4 inspiring quotes from Singaporean women cyclists to get you pedalling on

It’s International Women’s Day! What better way to celebrate the achievements of aspiring women in our lives by having a little heart to heart with the women who ride on strong against the naysayers and the doubters. Check out what these prominent Singaporean women cyclists have to say.


#1 Joyce, Snail Queen of JoyRiders

Spot the Snail Queen in red!


Led by the inspirational Snail Queen Joyce, JoyRiders is Singapore’s largest recreational cycling community. 
JoyRiders is a cycling group comprising of people from all walks of life who share a passion for cycling. 

It’s not just about keeping fit and riding safely together, it’s about the bonds and friendships amassed from the trips and events that deemed this group a priceless gem to Singapore’s cycling community.

While in the midst of donating blood (power woman lah), Joyce managed to share with us some of her advice to other aspiring women cyclists. 

Here’s what she has to say: 

Money cannot buy health. Being healthy is part of looking good too! I think all women should love themselves by keeping fit. With fitness, we can have a healthier body, enjoy our food without guilt and live an active life! Cycling with JoyRiders for the past 12 years has taken me to different parts of the world that I would not have imagined. Making friends along the way is a bonus. Imagine our life would be so boring if we just do nothing! Come on, ladies let’s roll together for a better life!


Ride together, never leave anyone behind

“With JoyRiders group, we have different levels of pace, so it’s important to ride w people who are your pace so you learn how to draft and ride in a paceline.

Target to ride 3 times a week and record your time to see your own improvement on the same route. Going to the gym to do some leg strengthening work will help too. It’s important to have always had a positive attitude and to never give up!”


#2 Shirley Teo, overall female title at the 2017 Gran Fondo New York, Lombok.


Check out what Shirley has to say…

What is your advice to those who are afraid to start cycling?

Best advise I can give any aspiring cyclist is to just get out there and do it – if you are worried about the roads then start on the Park Connectors or the trails, don’t worry too much. Singapore is starting to put together a great infrastructure for cyclists.

The green corridor is a great place to ride on a mountain or hybrid bike plus you have the added advantage of seeing some native wildlife.

I started on the trails which meant when I graduated to the road I already had good handling skills. There are several women-only groups/rides in Singapore which are a great way to start if you’re not 100% confident, Cycosports put on races for beginner women both on and off-road.


READ more:  CNY Lo-Hei Ride 2018: Uniting cyclists, rewarding communities

What would you say to those who say to you, “you’re so small how can you go faster than me?” 

Never give up in keeping up. There are many riders who are faster than me such as all my matadorRACING teammates and that’s life, as long as I am enjoying my riding, that’s the most important 😉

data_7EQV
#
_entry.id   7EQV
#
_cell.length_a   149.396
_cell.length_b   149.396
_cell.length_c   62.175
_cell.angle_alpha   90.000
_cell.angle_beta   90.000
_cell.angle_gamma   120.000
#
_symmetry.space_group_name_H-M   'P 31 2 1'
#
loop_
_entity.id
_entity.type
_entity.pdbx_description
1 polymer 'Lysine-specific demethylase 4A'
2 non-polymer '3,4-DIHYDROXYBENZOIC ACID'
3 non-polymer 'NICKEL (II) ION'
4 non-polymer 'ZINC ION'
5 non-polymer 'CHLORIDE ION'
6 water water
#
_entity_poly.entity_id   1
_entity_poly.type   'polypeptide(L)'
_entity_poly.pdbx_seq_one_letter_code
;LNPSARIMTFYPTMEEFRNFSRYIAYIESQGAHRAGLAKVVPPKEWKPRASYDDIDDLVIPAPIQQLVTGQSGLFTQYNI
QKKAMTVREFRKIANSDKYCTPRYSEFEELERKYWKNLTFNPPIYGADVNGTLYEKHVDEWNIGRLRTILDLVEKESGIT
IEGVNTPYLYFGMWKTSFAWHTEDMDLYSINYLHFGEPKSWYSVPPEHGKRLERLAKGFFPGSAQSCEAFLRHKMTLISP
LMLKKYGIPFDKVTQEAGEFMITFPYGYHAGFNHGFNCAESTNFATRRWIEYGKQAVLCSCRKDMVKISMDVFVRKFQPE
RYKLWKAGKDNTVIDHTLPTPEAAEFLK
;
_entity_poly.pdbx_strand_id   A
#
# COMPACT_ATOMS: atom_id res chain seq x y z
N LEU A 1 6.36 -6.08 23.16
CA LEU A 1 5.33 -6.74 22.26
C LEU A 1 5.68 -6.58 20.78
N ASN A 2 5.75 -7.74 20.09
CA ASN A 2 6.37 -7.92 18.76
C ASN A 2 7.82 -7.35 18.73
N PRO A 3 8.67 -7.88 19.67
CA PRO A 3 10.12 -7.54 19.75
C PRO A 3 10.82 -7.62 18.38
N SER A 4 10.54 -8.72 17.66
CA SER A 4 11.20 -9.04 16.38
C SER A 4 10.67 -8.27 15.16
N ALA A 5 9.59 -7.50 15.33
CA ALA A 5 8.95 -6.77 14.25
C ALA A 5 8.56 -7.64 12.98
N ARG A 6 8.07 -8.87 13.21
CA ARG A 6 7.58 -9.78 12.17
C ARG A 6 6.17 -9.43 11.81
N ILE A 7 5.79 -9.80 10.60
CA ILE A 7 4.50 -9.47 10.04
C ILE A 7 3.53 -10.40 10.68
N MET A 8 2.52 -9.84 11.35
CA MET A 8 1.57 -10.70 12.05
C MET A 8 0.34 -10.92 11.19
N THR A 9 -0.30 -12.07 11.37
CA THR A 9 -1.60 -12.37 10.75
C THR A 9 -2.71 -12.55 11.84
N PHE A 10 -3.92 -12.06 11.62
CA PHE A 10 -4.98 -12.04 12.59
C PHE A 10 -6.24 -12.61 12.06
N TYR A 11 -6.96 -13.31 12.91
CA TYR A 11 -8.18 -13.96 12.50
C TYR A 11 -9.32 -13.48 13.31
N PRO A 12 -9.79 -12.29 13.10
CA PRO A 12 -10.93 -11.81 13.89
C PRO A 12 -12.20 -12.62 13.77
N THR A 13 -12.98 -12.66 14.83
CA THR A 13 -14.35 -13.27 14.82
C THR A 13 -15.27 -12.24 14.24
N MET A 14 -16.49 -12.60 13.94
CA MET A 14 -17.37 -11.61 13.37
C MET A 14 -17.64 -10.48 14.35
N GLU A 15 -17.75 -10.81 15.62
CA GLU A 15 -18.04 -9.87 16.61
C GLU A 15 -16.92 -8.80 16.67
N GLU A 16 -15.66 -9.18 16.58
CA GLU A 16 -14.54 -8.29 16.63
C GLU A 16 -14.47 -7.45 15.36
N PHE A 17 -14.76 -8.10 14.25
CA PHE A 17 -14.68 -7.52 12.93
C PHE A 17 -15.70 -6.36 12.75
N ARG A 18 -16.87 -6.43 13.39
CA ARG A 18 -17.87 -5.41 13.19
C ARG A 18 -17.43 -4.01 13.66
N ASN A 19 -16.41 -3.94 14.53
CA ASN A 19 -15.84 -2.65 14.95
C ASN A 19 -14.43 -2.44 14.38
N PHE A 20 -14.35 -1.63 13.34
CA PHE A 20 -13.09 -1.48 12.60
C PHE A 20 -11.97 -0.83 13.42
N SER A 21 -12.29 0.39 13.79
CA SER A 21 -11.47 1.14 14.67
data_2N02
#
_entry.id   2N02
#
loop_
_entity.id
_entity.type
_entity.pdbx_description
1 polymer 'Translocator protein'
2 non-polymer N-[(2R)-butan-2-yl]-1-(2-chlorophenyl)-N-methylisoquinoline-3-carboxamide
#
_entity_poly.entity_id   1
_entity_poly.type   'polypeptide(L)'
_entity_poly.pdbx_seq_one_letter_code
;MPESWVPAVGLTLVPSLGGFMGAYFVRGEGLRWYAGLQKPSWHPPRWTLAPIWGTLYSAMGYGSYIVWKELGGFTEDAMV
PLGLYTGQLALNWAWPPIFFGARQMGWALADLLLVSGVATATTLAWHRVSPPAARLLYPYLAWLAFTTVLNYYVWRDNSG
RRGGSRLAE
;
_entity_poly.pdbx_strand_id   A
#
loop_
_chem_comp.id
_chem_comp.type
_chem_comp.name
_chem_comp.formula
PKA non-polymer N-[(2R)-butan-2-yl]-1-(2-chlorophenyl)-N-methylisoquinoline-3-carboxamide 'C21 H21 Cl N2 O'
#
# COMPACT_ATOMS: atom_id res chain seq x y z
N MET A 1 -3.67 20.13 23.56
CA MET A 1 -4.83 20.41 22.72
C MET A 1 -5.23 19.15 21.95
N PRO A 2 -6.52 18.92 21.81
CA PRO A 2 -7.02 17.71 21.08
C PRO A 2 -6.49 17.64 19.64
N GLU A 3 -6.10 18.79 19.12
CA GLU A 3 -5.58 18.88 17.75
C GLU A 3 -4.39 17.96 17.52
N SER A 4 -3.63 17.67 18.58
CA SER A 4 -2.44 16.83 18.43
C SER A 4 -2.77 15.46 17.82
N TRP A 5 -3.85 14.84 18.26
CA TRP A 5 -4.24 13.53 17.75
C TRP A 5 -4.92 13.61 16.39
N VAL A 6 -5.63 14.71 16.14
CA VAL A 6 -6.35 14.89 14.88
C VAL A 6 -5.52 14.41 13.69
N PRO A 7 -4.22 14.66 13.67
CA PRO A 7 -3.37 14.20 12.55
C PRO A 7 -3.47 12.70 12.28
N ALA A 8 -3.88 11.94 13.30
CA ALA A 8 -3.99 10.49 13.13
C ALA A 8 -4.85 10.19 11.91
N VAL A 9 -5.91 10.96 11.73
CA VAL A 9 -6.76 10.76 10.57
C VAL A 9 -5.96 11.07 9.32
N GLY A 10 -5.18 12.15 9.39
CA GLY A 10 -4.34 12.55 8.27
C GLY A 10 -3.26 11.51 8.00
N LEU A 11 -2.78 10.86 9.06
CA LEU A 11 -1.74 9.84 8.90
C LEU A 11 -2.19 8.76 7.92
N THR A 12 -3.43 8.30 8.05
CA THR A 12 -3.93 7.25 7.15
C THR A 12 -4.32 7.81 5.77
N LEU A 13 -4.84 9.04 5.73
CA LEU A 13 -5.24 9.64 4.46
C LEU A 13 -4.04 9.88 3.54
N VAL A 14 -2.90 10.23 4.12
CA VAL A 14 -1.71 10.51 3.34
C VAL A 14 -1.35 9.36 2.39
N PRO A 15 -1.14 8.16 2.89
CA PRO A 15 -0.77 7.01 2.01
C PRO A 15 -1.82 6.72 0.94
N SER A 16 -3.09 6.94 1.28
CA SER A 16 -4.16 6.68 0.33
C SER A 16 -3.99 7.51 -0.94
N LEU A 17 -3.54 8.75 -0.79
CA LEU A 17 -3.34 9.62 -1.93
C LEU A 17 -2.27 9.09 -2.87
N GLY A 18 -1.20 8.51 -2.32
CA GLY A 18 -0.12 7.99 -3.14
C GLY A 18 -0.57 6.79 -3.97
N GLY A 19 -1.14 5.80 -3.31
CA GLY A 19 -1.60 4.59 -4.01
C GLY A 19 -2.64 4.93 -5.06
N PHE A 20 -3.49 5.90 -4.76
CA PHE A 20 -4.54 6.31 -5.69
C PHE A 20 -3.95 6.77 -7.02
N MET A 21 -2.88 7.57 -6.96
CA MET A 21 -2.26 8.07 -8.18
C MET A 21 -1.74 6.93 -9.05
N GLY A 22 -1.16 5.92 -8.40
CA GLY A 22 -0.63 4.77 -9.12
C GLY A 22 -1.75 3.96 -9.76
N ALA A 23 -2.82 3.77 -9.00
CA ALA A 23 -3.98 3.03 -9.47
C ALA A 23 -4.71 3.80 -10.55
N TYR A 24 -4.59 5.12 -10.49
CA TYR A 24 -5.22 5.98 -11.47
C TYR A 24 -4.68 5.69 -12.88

Shirley Teo (middle), overall female title for Gran Fondo New York, Lombok in Indonesia.


Pacing for long rides is critical, the key for me is building up my endurance slowly for next summer as I will be attempting to become only the second Singaporean woman to complete Paris – Brest – Paris a 1230k race in Northern France which is held every four years.


“The race is a real challenge for me, not only because of the distance but also the cold. I will start training for this race after the summer riding a series of brevets with the Singapore Audax riders which I need to do to qualify me for this race,” said Shirley.


#3 Serene Lee, National Rider

Photo credit: Ling Er Choo and Alan Soh


Serene: You can even go far with a Mobike!!! Photo credit: Ling Er Choo and Alan Soh


Just keep on keeping on! Each ride, try to aim to get a little further with the group. As long as you’re slower than the men, they’ll see that you’re trying.. and still be gentlemen and push you along so that you won’t get dropped. After you start being able to keep pace and/or get as fast as them, they may not be so nice anymore!


Serene feeling pumped after racing with the guys. Photo credit: Ling Er Choo and Alan Soh


“In all seriousness, we ladies are lucky that we’re never short of faster riders to train with. Apart from all these group rides, we also need to do dedicated training on our own in order to improve faster than the rest of the riders – that’s how to keep up eventually yeah?

My best advice is to get a good coach that can help quantify some of the training efforts as personalised training is the most efficient and effective way of enhancing performance.”


#4 Sarah Tan, National Rider

Sarah Tan (right) with the national team.


Sarah Tan, who recently won Gold during the ASEAN Para-games 2017 Tandem Cycling, shared some of her advice to aspiring ladies who are thinking of joining the national team.

“You should take part in local races as much as you can to see if you enjoy racing on the bike. The national team requires a commitment to training so there must be a certain level of time that you should be willing to put in for training and races.”

If you are already riding with the boys out there, what makes you think you can’t ride with the ladies up there? 😉 You’re strong, and you just have to believe you can.

We hope these women have inspired you to get you riding your way to success!

Happy International Women’s Day everyone! 🙂

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Mizah Salik

Mizah Salik

Writer | Editor | Storyteller | Data geek | Aspiring Photographer
When she's not writing, Mizah is constantly wired 24/7. She loves cats, cycling at night, and can't survive without her weekly dose of chicken rice.
Mizah Salik